I have a friend who is a high school student, in light of your questions I will discuss with her, and see if she thinks your questions betray complete ignorance. No offense intended, but what you said is moronic.

    Your credentialism is hi.lar.i.ous.

  31. Mung Mung
    Ignored
    says:

    Entropy: So you think that tandem repeats in a chromosome won’t find tandem repeats in their sister chromosome?

    No, I believe in magic.

  32. Entropy Entropy
    Ignored
    says:

    Mung,

    I’m not avoiding anything Mung. You’re displaying deep ignorance that won’t go away easily. The worst of it is that you still think you’ve got it right, that once folded into themselves, these things won’t unfold. that once in a double strand, those strands won’t separate. You don’t understand that those things are dynamic. Constantly going from one state to another, with equilibriums dependent on several factors, from the DNA composition, to their concentrations, their lengths, the temperature, salt concentrations, pH, other molecules, etc. These things are, I repeat, dynamic, not static. They’re not lego pieces.

  33. Mung Mung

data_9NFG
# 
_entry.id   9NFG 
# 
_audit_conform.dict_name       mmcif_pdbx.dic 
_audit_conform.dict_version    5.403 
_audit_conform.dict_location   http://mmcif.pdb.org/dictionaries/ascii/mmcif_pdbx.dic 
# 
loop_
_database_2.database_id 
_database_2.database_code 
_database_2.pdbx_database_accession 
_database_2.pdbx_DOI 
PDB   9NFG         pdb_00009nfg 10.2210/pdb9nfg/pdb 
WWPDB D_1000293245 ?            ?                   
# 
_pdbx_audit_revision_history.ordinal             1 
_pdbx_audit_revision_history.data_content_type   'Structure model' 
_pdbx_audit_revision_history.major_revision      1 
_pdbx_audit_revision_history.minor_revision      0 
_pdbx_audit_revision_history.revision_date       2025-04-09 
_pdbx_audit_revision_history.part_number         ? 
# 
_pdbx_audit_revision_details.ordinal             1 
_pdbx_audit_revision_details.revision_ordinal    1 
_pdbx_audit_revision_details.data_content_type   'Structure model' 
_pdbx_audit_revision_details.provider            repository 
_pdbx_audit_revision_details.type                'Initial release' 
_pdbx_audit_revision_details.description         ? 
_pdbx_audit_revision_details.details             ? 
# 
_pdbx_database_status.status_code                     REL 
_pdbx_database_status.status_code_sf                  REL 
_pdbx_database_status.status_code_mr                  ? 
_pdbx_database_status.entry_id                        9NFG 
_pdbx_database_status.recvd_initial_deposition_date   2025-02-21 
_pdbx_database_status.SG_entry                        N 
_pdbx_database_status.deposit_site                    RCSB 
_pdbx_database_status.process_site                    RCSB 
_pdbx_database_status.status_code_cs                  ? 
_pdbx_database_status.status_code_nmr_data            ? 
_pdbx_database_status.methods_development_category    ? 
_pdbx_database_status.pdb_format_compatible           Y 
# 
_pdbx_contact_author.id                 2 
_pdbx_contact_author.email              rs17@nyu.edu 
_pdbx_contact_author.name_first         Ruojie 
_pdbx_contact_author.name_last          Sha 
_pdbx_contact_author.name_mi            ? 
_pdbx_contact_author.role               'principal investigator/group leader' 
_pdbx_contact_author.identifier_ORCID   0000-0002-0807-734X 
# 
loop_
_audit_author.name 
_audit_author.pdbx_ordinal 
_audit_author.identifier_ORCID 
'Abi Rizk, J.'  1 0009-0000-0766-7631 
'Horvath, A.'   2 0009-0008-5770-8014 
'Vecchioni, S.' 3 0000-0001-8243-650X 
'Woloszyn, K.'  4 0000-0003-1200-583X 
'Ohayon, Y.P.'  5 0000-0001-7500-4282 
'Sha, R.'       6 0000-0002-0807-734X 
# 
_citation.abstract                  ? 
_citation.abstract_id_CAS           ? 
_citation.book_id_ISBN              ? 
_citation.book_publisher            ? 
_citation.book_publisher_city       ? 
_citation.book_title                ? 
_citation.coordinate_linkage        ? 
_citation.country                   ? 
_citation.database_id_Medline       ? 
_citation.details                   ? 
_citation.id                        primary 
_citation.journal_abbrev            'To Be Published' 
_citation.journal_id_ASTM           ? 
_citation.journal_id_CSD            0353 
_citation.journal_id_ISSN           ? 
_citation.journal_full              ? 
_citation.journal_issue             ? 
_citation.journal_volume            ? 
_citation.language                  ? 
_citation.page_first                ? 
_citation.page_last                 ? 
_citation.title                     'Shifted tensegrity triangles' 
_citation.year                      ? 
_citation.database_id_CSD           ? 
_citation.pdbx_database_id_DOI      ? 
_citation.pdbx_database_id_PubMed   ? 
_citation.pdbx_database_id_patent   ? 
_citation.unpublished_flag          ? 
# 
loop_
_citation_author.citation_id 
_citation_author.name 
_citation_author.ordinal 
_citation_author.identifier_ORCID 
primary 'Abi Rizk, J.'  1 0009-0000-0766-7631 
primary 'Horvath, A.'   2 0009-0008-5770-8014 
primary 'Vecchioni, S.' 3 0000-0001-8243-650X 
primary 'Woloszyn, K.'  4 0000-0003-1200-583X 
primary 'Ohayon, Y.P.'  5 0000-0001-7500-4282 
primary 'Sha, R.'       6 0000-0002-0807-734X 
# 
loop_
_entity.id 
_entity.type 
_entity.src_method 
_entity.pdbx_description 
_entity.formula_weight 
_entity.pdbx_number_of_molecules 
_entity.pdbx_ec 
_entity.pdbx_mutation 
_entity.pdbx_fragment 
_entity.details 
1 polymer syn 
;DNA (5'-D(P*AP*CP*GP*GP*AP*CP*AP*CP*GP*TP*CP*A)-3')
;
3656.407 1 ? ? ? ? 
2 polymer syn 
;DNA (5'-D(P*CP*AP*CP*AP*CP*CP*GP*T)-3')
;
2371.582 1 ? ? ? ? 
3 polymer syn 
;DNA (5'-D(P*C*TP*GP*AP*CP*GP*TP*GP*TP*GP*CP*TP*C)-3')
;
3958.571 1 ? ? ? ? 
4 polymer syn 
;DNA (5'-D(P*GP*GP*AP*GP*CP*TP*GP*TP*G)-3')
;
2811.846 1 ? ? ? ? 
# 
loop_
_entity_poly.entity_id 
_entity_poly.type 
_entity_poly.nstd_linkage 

Ignored
    says:

    DNA_Jock: This response betrays a complete and utter lack of understanding of the most basic aspects of DNA dynamics…

    So, right in my wheelhouse then!

    What prohibits a lone strand of DNA from folding on itself rather than pairing with some other strand of DNA?

  34. Entropy Entropy
    Ignored
    says:

    Mung,

    Read my answer and stop ridiculing yourself!

  35. Mung Mung
    Ignored
    says:

    Entropy: They’re not lego pieces.

    Lego pieces, once connected, can be disconnected. Any child knows this. So yet another failed analogy.

  36. Mung Mung
    Ignored
    says:

    Entropy: Read my answer and stop ridiculing yourself!

    Go buy some lego pieces and play with them. You’ll find that even though you joined them together you can still disconnect them.

  37. Mung Mung
    Ignored
    says:

    Entropy: The worst of it is that you still think you’ve got it right, that once folded into themselves, these things won’t unfold. that once in a double strand, those strands won’t separate.

    This is utterly hi.lar.i.ous. You’ve just accused me of denying one of the most fundamental processes of living organisms. So maybe you’re wrong. You’re probably wrong.

  38. Entropy Entropy
    Ignored
    says:

    Mung: This is utterly hi.lar.i.ous. You’ve just accused me of denying one of the most fundamental processes of living organisms. So maybe you’re wrong. You’re probably wrong.

    Not the most fundamental processes of living organisms, the most fundamental processes of chemical dynamics, which is what would be hilarious if it didn’t make you look so pathetically ignorant.

  39. stcordova
    Ignored
    says: